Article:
Git stash. Do you use it on daily basis? Are you sure you’re doing efficiently? You shouldn’t git stash in every scenario. You can ask me why. From Android developer perspective, stashing is very easy in Android Studio IDE. You just click on VCS -> Git -> Stash changes, enter some name to distinguish that stash from dozen of others. And that’s it. You’re ready to go changing some code in existing branch or checkout another to fix critical bug which is already in production environment.
Disclaimer. Importantly, there is case when I stash changes and it will be presented at the end of this post.
First of all, commit is visible in git history without any fancy commands. It’s possible to see stashes in history but it’s tricky, we need to write more complicated commands.. We are lazy 😴 Of course you can add aliases (DRY!) but it does not solve the problem.
Built-in Git support in Android Studio is quite good – most of the times I use it to commit changes. In tab Version Control -> Log you can see git history but again, you won’t see there any stashes. That’s why it’s very easy to make a mistake.
Okay, let’s say you are convinced to use it but „Matt, how to do it?”. Let me show you 😎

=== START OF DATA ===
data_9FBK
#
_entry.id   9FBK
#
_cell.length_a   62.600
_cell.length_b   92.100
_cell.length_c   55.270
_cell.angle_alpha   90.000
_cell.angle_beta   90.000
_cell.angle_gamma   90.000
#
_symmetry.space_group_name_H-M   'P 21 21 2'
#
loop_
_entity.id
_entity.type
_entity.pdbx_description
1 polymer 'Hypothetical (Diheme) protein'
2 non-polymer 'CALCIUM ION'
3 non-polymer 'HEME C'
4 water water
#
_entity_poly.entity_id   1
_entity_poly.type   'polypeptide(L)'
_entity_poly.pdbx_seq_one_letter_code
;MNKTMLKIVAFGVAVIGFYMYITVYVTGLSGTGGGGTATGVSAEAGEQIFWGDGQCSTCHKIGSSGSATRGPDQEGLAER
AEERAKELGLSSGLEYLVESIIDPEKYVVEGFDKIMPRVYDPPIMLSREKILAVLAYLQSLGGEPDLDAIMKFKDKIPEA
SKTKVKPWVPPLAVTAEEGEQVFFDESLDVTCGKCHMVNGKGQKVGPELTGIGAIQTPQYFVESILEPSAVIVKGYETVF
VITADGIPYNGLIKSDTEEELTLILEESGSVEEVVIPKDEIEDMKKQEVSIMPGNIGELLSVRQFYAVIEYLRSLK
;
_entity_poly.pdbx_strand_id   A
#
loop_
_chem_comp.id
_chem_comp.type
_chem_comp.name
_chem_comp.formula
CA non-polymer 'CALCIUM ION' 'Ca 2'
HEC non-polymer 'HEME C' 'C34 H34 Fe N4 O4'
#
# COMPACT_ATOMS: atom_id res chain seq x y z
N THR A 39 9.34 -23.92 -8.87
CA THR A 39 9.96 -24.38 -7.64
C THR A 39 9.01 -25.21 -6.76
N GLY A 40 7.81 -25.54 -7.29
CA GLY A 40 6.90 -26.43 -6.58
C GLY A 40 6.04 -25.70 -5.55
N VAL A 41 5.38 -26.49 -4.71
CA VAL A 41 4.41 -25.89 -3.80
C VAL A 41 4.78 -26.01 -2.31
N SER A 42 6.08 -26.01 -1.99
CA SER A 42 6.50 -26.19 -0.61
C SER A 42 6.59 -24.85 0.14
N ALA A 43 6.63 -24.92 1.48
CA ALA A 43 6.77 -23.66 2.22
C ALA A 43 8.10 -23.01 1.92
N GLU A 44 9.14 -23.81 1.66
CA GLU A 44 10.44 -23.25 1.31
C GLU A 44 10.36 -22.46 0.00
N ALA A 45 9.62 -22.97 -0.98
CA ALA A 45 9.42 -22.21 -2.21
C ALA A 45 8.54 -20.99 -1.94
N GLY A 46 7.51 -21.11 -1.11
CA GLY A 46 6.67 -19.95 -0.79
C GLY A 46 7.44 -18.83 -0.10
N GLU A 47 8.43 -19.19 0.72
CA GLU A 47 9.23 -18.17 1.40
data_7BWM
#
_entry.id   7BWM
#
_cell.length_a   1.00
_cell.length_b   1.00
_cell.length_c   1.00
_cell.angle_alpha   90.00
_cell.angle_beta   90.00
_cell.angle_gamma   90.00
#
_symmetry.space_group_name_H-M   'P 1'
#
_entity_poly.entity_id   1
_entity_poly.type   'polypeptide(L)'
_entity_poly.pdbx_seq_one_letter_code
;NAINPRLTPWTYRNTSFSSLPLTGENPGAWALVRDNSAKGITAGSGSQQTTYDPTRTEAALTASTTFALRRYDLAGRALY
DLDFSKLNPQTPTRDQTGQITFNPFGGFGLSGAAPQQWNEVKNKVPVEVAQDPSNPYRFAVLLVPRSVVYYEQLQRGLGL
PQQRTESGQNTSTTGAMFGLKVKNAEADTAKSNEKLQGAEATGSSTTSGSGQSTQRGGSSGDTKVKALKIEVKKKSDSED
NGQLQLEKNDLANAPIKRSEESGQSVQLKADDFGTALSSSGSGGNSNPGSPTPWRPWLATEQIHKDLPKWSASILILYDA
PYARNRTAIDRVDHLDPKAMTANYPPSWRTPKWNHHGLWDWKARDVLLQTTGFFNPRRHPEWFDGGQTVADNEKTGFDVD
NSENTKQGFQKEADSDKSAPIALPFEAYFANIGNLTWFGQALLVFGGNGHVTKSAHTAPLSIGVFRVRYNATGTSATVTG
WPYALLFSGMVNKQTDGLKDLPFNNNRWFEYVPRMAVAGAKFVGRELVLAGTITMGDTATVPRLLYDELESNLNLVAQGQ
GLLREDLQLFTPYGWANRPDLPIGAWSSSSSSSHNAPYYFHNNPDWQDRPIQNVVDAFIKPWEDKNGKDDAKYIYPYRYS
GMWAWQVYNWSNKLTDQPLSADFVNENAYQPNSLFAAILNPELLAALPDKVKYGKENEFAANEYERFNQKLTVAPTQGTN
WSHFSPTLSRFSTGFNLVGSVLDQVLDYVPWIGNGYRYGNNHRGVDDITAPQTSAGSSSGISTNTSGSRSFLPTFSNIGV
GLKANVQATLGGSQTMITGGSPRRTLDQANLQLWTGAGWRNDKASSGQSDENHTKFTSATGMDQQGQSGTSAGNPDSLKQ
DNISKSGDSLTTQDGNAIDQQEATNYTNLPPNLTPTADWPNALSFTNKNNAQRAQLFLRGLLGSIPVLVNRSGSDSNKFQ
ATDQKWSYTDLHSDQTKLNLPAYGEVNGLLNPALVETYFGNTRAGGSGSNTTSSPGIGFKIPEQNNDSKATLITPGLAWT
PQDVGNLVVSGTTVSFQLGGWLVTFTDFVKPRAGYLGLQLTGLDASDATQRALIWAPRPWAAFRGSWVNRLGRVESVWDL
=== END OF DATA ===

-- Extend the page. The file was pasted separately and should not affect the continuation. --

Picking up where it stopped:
First, make normal commit with some informative message which will catch your eye in history like „wip”, „work in progress”, „working on FEATURE-123” etc.
git commit -m ‘work in progress’
Now you have your work stashed in very pleasant way. How to revert it? Git reset command is really handy.
git reset HEAD~1
You delete one commit before HEAD and apply changes to working copy. And that’s it. Really simple but powerful and helpful. If you come back to your „work in progress” branch you won’t forget about it which is possible in case of git stash.
Stashing is not always so terrible as you may think after reading my thoughts. I use stash if I need to do some quick changes, for example, there is critical bug you are working on. You find working solution which is ready to commit but you want to check another one that popped into your head. So what you can do? In this scenario, the simplest way is stash.
git stash // stash code git reset –hard // revert all changes git stash pop // add stashed code to working copy
Stash your changes and code new solution. If it’s better than previous one then commit it. If new solution is worse then remove it and apply last stashed changes to working copy. You’re working on same branch, it’s much quicker and you won’t forget about it. Consequently, stashing in similar use cases is recommended. You can read more about this command here: https://git-scm.com/docs/git-stash.
What do you think about it? How do you use git? Simple git push & git pull? Or maybe more? 🙂 What are your thoughts about presented topic?
Git commit and you’re ready to go! Happy coding!